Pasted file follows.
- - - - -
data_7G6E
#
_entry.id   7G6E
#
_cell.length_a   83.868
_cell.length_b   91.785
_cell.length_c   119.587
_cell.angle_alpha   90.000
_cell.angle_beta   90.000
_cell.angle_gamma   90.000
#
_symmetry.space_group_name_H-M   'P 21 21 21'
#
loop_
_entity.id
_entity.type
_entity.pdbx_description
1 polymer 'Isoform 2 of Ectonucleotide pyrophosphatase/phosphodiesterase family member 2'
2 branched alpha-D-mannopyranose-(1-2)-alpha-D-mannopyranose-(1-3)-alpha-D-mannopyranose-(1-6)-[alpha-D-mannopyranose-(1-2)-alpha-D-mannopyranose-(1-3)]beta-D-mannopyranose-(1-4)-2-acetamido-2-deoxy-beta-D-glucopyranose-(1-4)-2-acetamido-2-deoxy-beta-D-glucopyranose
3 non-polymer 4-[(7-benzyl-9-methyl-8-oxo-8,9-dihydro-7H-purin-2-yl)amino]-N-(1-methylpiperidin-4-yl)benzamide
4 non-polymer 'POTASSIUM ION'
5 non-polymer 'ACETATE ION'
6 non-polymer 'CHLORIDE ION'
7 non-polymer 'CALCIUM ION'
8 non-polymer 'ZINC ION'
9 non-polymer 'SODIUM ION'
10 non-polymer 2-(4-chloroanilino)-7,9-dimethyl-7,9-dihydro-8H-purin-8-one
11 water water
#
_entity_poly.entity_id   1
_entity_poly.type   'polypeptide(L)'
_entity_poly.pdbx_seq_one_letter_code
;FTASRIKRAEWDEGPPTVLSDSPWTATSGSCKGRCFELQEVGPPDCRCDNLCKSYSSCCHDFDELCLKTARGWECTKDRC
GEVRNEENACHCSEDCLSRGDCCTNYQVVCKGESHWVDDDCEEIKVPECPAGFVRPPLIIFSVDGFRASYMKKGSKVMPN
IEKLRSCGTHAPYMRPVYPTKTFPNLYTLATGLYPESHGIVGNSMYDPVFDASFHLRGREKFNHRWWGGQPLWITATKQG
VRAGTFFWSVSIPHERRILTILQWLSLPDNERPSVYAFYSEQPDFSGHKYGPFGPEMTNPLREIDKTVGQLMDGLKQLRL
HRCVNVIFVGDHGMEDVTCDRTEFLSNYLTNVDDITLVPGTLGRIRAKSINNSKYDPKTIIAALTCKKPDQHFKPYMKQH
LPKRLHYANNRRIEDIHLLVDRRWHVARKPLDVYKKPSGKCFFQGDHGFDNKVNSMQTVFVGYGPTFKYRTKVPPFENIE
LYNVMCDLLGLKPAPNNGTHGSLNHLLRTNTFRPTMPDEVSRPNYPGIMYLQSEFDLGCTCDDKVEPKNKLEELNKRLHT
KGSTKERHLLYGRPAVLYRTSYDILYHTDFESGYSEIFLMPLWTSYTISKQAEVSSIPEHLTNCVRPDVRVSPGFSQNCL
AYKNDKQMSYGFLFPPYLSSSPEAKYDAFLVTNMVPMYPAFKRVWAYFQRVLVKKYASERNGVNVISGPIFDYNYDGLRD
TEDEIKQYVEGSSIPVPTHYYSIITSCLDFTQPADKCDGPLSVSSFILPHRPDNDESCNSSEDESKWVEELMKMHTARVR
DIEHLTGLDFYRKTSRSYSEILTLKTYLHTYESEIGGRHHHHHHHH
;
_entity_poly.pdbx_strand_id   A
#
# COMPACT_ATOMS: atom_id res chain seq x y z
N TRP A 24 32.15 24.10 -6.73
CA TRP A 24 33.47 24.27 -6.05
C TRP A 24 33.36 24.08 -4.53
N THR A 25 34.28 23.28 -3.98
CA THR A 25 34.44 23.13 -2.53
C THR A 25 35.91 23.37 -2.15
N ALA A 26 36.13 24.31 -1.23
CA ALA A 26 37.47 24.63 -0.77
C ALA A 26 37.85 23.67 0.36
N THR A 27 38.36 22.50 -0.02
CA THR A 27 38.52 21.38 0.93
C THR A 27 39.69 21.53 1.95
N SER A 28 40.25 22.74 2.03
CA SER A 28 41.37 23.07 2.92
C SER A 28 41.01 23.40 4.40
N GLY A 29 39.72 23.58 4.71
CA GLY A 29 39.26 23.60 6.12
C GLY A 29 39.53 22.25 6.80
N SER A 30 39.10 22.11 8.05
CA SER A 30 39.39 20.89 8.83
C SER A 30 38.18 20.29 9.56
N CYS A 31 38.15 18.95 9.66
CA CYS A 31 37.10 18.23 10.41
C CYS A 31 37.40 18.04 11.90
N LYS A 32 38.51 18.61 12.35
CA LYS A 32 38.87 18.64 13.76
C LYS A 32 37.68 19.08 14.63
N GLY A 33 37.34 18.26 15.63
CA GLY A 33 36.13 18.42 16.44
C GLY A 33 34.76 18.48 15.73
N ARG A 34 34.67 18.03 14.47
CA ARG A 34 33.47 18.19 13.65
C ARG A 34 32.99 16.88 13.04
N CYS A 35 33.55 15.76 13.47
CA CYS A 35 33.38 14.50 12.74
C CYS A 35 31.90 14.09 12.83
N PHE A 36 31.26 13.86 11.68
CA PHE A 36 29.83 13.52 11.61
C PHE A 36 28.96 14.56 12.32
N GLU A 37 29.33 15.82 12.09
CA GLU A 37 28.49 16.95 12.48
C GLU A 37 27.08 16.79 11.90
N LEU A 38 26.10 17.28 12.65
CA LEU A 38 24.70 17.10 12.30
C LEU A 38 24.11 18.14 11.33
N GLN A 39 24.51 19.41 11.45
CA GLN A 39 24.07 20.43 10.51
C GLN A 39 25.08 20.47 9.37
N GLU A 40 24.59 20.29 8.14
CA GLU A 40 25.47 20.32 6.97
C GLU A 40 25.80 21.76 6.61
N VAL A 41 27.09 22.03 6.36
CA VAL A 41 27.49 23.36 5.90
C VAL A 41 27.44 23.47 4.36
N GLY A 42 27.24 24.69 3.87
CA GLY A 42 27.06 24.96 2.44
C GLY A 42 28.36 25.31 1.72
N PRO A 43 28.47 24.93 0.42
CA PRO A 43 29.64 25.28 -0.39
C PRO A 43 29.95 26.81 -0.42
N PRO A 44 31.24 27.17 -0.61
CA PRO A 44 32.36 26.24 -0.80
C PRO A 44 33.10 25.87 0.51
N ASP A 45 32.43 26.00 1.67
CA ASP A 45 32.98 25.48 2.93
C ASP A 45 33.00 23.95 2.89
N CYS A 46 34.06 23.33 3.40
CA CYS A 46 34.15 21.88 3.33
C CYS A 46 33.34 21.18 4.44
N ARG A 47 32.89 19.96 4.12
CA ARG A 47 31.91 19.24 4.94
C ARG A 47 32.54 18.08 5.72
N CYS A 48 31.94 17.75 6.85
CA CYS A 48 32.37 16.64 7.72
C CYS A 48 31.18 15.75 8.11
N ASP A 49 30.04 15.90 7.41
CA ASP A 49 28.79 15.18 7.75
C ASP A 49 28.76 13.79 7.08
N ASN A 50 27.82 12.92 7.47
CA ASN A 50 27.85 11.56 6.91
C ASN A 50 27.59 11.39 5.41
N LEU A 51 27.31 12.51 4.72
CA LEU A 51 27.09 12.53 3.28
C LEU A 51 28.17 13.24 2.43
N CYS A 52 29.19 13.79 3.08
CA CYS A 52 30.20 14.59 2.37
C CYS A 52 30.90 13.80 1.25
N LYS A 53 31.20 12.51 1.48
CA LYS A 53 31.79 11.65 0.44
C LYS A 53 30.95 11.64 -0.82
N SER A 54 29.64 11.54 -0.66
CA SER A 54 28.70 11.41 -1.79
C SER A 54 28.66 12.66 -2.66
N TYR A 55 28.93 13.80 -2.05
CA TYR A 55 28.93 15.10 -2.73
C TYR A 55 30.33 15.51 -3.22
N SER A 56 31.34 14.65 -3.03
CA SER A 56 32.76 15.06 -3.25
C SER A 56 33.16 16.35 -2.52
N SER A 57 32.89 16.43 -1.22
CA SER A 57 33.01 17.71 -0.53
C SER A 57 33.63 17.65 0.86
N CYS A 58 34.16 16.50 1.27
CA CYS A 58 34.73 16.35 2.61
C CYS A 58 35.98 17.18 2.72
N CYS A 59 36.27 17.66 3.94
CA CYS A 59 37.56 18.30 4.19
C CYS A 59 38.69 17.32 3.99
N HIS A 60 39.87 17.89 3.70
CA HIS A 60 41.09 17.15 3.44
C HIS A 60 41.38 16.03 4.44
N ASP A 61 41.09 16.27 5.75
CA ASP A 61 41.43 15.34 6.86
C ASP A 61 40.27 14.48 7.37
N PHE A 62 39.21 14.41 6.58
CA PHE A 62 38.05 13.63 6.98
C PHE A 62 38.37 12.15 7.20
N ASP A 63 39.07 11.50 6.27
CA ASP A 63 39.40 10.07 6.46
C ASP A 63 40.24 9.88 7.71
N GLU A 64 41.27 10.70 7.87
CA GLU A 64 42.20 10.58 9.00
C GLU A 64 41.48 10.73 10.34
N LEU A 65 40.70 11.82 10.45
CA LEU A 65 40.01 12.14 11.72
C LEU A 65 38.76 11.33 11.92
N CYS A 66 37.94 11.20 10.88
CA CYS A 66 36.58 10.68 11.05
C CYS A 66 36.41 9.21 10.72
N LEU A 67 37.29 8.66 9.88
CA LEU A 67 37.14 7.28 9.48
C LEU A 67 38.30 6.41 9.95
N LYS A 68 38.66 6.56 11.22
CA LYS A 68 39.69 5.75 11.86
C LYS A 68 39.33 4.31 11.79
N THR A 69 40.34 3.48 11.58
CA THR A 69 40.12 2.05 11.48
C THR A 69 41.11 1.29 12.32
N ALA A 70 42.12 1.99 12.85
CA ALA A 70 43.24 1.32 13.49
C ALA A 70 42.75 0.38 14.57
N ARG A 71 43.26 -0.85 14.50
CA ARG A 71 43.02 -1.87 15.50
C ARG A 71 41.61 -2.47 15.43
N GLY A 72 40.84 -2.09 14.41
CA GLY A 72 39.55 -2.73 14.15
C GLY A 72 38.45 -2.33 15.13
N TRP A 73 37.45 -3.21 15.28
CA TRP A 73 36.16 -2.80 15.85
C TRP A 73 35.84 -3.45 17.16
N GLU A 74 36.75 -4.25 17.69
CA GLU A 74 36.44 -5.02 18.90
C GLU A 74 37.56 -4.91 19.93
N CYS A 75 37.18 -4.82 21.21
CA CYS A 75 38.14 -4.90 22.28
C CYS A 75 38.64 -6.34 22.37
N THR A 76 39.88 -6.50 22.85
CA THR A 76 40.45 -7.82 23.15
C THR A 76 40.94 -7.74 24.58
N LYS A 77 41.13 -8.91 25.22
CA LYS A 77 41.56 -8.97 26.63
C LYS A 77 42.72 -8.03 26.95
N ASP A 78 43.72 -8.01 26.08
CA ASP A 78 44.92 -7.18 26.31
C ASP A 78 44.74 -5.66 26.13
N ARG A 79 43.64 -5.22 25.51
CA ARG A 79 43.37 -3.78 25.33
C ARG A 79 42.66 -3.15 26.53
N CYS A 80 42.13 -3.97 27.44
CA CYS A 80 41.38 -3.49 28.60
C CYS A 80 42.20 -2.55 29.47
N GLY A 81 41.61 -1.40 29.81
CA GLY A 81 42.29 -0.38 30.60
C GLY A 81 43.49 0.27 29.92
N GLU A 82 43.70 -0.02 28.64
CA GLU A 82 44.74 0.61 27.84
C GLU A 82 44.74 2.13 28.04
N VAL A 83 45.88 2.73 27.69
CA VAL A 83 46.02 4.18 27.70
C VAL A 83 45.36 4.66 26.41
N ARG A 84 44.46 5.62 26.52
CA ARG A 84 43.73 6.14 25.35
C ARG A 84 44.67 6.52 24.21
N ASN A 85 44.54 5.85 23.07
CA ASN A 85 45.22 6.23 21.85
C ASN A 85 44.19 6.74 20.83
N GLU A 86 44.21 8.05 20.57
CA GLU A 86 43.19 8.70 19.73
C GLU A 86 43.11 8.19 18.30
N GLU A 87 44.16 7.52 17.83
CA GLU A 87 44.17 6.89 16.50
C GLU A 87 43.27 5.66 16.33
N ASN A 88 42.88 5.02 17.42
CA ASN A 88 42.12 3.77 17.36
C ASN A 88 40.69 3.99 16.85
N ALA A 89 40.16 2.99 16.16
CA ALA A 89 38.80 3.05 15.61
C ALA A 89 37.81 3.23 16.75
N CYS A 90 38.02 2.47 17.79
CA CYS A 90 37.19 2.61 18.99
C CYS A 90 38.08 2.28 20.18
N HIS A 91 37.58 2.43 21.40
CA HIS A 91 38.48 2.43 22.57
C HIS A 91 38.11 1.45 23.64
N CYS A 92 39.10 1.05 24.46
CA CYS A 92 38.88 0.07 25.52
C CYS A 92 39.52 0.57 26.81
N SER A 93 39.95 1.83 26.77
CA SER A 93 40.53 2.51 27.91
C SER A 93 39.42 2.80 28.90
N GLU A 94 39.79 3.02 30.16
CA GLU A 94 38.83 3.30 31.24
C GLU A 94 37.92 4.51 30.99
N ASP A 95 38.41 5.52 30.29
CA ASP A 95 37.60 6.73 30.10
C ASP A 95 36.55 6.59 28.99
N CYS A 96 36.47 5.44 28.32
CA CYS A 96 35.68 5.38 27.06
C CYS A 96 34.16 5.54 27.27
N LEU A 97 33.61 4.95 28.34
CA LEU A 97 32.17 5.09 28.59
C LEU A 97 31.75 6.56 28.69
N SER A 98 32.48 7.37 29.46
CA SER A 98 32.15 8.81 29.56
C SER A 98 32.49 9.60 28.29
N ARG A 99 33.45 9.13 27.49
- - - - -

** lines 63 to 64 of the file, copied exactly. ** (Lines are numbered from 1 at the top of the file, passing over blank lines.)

N GLY A 29 39.72 23.58 4.71
CA GLY A 29 39.26 23.60 6.12